Biden Administration Releases National Arctic Strategy to Counter China, Russia

Biden Administration Releases National Arctic Strategy to Counter China, Russia
The fast combat support ship USNS Supply (T-AOE 6) and the Royal Navy Duke-class frigate HMS Kent (F78) conduct a replenishment-at-sea in the Barents Sea while training in the Arctic Circle on May 5, 2020. (U.S. Navy photo by Lt. Lauren Spaziano/Released)
Andrew Thornebrooke

The Biden administration unveiled its national strategy for the Arctic on Oct. 7, underscoring a growing competition with China and Russia in the region.

It’s the first national strategy for the region to be published since 2013, although several departments across the U.S. government, including the Department of Homeland Security and the Army, have published their own strategies more recently.

The Arctic is home to more than 50,000 Americans, and the new strategy subsequently frames strategic competition in the region as an issue of protecting the U.S. homeland and maintaining regional stability with international partners.

“Because we share the region with seven other nations, the Arctic is crucial to America’s foreign policy and national security,” Secretary of State Antony Blinken said in an associated statement.

“We have no higher priority than defending our country and our people, and security in the Arctic is key to that.”

The Arctic has increasingly been the focus of strategic attention in recent years because of its vast reserves of natural resources. Oil, natural gas, rare earth metals, diamonds, and pristine fishing grounds are all found in abundance in the region. Additionally, the melting of the polar ice caps has resulted in trade routes remaining open for weeks or even months longer during the year before freezing and closing again.

As such, the formerly uncontested region will play an important role in global geopolitics in the coming years.

Bruce Jones, a senior fellow at the Brookings Institution, said that China and the United States are entering a protracted period of naval competition for which the Arctic would be a focal point.

“It’s become one of the hottest zones of competition there is,” Jones previously said in an interview with NTD, a sister media outlet of The Epoch Times. “The biggest issue is that climate change is rapidly changing the ability to sail across the Arctic Sea year-round.”

“There are huge commercial stakes. There are huge energy stakes. There are huge fishing stakes. And, of course, there are strategic stakes.”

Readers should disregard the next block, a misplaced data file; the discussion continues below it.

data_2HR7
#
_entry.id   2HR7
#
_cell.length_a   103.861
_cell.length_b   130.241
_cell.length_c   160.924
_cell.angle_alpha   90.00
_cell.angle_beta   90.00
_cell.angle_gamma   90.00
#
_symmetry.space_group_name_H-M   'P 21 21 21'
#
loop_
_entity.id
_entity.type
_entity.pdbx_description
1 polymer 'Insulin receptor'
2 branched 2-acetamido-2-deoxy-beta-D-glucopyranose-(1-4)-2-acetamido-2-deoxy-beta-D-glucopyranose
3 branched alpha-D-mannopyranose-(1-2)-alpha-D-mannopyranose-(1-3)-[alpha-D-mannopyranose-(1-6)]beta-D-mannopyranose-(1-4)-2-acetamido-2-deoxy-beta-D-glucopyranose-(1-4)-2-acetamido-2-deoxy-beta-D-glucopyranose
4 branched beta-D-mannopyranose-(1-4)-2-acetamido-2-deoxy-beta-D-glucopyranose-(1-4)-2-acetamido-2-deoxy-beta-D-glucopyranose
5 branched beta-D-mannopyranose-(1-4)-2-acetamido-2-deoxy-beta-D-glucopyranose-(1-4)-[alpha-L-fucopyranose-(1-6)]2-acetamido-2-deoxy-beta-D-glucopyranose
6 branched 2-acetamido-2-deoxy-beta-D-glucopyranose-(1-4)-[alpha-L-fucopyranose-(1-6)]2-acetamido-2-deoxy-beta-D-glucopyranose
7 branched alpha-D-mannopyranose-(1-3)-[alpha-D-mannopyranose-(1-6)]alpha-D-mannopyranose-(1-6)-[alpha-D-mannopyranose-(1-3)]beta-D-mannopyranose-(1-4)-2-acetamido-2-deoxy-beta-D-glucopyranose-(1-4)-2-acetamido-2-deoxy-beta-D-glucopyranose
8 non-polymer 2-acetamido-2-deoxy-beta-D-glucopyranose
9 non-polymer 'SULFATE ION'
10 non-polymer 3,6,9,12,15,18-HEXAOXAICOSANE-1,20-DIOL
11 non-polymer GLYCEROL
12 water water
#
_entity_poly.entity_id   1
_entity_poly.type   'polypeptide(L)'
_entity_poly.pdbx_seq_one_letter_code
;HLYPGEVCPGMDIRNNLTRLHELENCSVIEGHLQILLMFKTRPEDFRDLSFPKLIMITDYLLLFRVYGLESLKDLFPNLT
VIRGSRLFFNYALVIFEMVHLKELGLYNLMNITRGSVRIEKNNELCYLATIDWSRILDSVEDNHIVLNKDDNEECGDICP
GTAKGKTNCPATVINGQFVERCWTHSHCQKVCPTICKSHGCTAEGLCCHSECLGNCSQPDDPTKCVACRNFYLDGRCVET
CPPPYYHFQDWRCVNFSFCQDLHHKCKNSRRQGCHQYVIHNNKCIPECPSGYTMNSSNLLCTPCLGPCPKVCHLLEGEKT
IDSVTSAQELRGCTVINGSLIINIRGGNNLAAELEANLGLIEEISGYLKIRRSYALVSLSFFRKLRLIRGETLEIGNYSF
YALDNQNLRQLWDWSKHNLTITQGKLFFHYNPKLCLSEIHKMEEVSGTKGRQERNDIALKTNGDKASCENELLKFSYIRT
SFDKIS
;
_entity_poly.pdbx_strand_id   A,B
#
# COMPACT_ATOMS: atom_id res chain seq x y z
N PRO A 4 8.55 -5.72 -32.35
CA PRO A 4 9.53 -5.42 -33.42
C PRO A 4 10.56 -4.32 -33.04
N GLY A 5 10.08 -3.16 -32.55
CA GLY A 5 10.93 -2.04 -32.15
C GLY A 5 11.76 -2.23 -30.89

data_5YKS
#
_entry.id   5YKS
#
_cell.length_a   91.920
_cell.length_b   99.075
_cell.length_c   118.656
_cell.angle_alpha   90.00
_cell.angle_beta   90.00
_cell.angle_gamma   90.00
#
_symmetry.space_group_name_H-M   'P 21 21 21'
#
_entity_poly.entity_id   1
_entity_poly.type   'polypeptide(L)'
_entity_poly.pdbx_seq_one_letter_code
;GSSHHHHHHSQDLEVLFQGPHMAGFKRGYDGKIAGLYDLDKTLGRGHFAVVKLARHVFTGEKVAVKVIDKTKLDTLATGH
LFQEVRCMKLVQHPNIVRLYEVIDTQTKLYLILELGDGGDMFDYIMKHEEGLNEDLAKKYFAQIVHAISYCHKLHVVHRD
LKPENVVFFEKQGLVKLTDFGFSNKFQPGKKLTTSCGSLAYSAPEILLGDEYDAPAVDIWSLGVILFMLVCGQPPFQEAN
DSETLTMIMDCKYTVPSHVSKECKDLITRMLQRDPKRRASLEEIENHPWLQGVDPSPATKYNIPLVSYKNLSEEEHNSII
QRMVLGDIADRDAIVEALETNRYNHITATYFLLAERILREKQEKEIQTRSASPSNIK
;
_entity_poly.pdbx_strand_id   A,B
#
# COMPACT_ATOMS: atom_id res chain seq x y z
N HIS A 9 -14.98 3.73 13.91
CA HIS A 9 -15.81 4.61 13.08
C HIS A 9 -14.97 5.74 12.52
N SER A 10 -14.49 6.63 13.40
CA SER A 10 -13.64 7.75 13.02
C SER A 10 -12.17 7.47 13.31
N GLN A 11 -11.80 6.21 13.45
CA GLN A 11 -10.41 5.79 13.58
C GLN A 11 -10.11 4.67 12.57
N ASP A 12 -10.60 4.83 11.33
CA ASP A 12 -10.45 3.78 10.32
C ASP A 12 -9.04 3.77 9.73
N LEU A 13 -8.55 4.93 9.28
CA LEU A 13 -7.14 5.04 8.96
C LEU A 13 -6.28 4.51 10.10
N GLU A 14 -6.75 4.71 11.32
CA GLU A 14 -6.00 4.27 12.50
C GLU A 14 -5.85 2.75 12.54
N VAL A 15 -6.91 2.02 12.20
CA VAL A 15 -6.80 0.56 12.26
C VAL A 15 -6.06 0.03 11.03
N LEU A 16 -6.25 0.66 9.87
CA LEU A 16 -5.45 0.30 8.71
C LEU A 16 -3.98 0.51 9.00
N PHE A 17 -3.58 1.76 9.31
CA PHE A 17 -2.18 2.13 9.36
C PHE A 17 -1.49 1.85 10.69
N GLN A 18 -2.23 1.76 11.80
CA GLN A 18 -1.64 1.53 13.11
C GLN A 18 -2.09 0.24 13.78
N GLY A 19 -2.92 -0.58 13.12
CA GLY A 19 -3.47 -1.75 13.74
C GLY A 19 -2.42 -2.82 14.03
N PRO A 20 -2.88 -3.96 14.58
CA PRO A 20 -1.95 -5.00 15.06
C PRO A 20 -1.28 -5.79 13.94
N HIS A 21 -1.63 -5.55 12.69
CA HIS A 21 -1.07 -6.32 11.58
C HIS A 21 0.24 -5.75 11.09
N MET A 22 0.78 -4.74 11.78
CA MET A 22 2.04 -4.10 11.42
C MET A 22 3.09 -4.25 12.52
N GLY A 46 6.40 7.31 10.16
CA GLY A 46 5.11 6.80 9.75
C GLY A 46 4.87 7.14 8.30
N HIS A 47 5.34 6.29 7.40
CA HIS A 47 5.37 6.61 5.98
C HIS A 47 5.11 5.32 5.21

The new National Strategy for the Arctic Region (pdf) focuses on four key priorities to that end: security, climate change, economic development, and international cooperation.

“The Arctic’s growing strategic importance has intensified competition to shape its future as countries pursue new economic interests and prepare for increased activity,” the document states.

“China ... seeks to increase its influence in the Arctic through an expanded slate of economic, diplomatic, scientific, and military activities. It has also emphasized its intention to play a larger role in shaping regional governance.”

The strategy also outlines the steps that China’s ruling Communist Party has taken to insert itself into the Arctic, despite having no actual claims to the region.

Among these, the strategy notes that China has doubled its investment into Arctic projects in recent years, and is focusing on mineral extraction and scientific engagements which it can use to conduct dual-use research to benefit its military.

To counter the threat, the new strategy will include appointing an ambassador-at-large for the Arctic to help coordinate beneficial policies for the region with Arctic nations such as Finland and Sweden, both of which applied for NATO membership this year.

“We’ll continue to collaborate closely with Arctic allies and partners to uphold international law, rules, and standards in the region,” Blinken said.

Andrew Thornebrooke is a national security correspondent for The Epoch Times covering China-related issues with a focus on defense, military affairs, and national security. He holds a master's in military history from Norwich University.
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